Anglo-Saxon: what are the origins of the english language?

lingua anglosassone

Anglo-Saxon: what are the origins of the english language?

Today we will delve into the depths of linguistic history to discover the fascinating origins of the Anglo-Saxon language, now known as English.

In today’s era of globalisation, English has firmly established itself as the lingua franca of the modern world, playing a fundamental role, especially in the workplace and in business. But what do we really know about its roots? Understanding the origins of English not only helps us appreciate its richness and diversity but also enhances our mastery of the language itself.

In this article we will explore the cultural and linguistic influences which shaped Anglo-Saxon Old English and contributed to forging the Modern English that we know today. We will trace the evolution of this extraordinary language from its Germanic roots to the impact of Celtic, Roman and Norman.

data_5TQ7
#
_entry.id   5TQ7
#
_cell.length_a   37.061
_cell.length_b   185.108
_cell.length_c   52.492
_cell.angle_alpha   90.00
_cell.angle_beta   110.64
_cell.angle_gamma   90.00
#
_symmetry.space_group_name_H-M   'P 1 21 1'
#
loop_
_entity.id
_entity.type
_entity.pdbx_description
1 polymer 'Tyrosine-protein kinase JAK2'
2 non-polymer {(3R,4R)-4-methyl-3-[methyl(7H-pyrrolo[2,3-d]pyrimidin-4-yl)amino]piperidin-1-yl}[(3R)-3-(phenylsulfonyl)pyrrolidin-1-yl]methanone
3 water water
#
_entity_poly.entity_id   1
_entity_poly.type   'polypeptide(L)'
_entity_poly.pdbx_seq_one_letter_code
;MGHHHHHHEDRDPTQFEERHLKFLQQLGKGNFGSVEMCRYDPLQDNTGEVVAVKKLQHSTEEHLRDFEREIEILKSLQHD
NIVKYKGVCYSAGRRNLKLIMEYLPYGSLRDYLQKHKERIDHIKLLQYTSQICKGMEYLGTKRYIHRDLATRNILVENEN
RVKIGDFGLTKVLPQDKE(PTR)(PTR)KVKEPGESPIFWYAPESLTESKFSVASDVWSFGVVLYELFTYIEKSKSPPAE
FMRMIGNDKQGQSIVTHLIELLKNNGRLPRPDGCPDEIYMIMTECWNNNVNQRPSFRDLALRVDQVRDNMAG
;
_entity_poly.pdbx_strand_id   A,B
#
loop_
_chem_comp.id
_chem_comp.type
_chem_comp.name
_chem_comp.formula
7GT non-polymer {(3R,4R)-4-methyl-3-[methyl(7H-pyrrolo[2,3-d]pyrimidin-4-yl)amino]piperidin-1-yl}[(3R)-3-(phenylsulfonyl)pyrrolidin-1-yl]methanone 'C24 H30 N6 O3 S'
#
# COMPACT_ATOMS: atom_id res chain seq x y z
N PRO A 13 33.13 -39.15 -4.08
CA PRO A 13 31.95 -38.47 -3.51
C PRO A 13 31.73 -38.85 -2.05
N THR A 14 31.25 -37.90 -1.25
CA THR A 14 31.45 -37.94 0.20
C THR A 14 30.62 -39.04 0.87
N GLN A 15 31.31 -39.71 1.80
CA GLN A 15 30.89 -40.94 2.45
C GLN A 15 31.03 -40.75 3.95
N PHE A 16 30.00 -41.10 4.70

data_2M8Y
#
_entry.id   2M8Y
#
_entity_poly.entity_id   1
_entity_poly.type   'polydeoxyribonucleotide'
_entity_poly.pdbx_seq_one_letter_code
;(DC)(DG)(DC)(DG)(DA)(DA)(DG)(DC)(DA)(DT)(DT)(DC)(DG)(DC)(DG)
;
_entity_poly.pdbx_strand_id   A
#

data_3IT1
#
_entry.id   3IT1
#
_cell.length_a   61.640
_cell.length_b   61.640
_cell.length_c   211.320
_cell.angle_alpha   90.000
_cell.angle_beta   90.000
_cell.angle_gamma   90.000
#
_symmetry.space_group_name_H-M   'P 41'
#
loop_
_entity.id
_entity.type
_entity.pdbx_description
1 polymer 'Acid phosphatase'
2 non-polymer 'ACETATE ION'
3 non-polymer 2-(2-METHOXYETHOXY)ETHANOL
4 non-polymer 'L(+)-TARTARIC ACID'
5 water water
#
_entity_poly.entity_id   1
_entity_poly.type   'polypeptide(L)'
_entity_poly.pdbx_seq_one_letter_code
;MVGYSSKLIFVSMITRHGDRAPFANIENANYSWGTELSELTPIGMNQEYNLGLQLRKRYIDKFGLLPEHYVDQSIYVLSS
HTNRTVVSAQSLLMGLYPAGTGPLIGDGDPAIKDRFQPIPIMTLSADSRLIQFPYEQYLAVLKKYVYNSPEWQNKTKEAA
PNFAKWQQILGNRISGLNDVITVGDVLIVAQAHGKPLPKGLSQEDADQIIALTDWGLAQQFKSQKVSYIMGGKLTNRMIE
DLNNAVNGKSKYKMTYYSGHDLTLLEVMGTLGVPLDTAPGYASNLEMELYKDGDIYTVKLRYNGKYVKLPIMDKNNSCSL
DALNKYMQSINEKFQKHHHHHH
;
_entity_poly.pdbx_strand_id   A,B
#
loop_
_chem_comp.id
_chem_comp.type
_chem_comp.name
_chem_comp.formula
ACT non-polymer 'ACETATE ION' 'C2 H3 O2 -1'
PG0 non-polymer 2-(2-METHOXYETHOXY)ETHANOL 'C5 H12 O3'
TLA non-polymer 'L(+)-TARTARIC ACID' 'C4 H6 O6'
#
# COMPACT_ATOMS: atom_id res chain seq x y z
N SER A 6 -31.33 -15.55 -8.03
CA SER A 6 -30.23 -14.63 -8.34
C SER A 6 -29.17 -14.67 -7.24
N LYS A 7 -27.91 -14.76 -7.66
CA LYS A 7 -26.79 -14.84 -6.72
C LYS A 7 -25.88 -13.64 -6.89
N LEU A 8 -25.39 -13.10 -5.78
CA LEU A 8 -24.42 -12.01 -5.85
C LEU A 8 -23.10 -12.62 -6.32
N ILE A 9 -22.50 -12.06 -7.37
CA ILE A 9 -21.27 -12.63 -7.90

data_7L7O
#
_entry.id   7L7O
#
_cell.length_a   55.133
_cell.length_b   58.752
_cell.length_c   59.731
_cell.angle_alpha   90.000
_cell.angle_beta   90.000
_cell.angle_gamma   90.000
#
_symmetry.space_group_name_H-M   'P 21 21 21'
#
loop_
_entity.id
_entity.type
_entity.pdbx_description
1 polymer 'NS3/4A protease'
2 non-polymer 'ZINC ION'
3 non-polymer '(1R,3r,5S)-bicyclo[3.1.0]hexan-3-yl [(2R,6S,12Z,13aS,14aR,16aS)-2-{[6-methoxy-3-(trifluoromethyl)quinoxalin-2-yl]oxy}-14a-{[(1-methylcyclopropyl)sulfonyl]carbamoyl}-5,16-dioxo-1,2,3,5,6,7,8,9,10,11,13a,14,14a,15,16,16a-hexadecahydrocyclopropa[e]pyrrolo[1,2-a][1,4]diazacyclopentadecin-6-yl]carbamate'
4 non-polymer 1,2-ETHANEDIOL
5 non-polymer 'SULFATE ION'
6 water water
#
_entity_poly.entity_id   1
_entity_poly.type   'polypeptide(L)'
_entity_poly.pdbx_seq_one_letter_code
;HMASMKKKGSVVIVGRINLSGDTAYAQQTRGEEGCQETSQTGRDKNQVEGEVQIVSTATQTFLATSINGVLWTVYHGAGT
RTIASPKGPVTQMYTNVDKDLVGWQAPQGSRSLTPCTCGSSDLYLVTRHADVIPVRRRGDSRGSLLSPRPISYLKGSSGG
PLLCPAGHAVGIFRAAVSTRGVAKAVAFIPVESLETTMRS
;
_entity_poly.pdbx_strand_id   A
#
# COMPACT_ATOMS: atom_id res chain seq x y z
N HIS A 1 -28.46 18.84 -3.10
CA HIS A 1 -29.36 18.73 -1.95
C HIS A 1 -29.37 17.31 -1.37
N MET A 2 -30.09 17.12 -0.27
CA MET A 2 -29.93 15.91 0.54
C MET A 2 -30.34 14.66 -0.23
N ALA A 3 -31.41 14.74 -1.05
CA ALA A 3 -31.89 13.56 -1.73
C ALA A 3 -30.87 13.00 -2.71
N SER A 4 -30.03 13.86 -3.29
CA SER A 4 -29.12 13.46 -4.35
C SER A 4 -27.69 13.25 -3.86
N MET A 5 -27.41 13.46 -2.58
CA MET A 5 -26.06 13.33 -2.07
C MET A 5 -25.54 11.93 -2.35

Let’s get started!

The origin of Anglo-Saxon: Ancient Germanic roots

In order to understand the origins of English and the Anglo-Saxon language, we must first examine the Germanic languages, which played a significant role in the evolution of English.

Germanic languages are a branch of the broader Indo-European language family originating in northern Europe which include German, Dutch, Norwegian, Swedish and of course, ancient Anglo-Saxon. Germanic tribes migrated across Europe bringing with them their customs and languages and deeply influencing local cultures.

Among the Germanic tribes that left an indelible mark on the future of English, the Anglo-Saxons stand out. Originally from present-day regions of Germany and Denmark, the Anglo-Saxons migrated towards the British Isles between the 5th and 6th centuries AD. They brought with them a variety of Germanic dialects which fused over time to create the ancient Anglo-Saxon language. These dialects spoken mainly by the Angle, Saxon and Frisian tribes, spread through different regions of England and laid the linguistic foundations for subsequent evolution.